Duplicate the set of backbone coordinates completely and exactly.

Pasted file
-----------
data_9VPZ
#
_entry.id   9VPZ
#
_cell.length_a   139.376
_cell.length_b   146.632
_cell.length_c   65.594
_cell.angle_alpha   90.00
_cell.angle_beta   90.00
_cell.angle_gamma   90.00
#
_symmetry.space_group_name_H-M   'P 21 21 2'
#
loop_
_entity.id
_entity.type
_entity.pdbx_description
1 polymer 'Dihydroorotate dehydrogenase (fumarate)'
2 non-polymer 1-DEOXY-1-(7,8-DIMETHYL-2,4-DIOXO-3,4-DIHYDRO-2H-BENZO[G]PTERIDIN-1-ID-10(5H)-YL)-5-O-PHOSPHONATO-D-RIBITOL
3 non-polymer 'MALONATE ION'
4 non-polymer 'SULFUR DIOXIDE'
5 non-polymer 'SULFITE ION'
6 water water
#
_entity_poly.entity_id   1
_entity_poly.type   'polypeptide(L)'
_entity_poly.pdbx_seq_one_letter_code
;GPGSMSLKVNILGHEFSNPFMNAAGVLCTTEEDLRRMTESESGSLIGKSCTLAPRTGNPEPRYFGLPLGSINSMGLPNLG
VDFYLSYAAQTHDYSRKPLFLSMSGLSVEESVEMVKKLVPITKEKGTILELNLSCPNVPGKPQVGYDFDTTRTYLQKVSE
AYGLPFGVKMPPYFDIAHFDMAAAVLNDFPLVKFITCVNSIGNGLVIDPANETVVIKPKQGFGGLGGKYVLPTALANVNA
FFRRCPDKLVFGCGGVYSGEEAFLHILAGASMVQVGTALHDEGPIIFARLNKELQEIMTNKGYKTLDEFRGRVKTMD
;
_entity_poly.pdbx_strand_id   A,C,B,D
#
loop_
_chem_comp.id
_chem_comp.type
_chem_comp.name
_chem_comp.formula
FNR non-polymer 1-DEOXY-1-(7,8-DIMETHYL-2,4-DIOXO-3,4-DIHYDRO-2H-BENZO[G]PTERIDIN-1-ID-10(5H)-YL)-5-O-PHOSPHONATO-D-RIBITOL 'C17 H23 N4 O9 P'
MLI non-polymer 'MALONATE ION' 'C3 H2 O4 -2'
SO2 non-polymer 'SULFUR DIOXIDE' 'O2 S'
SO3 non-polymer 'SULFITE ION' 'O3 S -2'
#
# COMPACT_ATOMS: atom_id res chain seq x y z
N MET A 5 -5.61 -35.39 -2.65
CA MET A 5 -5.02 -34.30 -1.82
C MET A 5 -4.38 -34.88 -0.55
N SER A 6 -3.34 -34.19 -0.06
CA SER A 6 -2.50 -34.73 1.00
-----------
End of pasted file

data_9VPZ
#
_entry.id   9VPZ
#
_cell.length_a   139.376
_cell.length_b   146.632
_cell.length_c   65.594
_cell.angle_alpha   90.00
_cell.angle_beta   90.00
_cell.angle_gamma   90.00
#
_symmetry.space_group_name_H-M   'P 21 21 2'
#
loop_
_entity.id
_entity.type
_entity.pdbx_description
1 polymer 'Dihydroorotate dehydrogenase (fumarate)'
2 non-polymer 1-DEOXY-1-(7,8-DIMETHYL-2,4-DIOXO-3,4-DIHYDRO-2H-BENZO[G]PTERIDIN-1-ID-10(5H)-YL)-5-O-PHOSPHONATO-D-RIBITOL
3 non-polymer 'MALONATE ION'
4 non-polymer 'SULFUR DIOXIDE'
5 non-polymer 'SULFITE ION'
6 water water
#
_entity_poly.entity_id   1
_entity_poly.type   'polypeptide(L)'
_entity_poly.pdbx_seq_one_letter_code
;GPGSMSLKVNILGHEFSNPFMNAAGVLCTTEEDLRRMTESESGSLIGKSCTLAPRTGNPEPRYFGLPLGSINSMGLPNLG
VDFYLSYAAQTHDYSRKPLFLSMSGLSVEESVEMVKKLVPITKEKGTILELNLSCPNVPGKPQVGYDFDTTRTYLQKVSE
AYGLPFGVKMPPYFDIAHFDMAAAVLNDFPLVKFITCVNSIGNGLVIDPANETVVIKPKQGFGGLGGKYVLPTALANVNA
FFRRCPDKLVFGCGGVYSGEEAFLHILAGASMVQVGTALHDEGPIIFARLNKELQEIMTNKGYKTLDEFRGRVKTMD
;
_entity_poly.pdbx_strand_id   A,C,B,D
#
loop_
_chem_comp.id
_chem_comp.type
_chem_comp.name
_chem_comp.formula
FNR non-polymer 1-DEOXY-1-(7,8-DIMETHYL-2,4-DIOXO-3,4-DIHYDRO-2H-BENZO[G]PTERIDIN-1-ID-10(5H)-YL)-5-O-PHOSPHONATO-D-RIBITOL 'C17 H23 N4 O9 P'
MLI non-polymer 'MALONATE ION' 'C3 H2 O4 -2'
SO2 non-polymer 'SULFUR DIOXIDE' 'O2 S'
SO3 non-polymer 'SULFITE ION' 'O3 S -2'
#
# COMPACT_ATOMS: atom_id res chain seq x y z
N MET A 5 -5.61 -35.39 -2.65
CA MET A 5 -5.02 -34.30 -1.82
C MET A 5 -4.38 -34.88 -0.55
N SER A 6 -3.34 -34.19 -0.06
CA SER A 6 -2.50 -34.73 1.00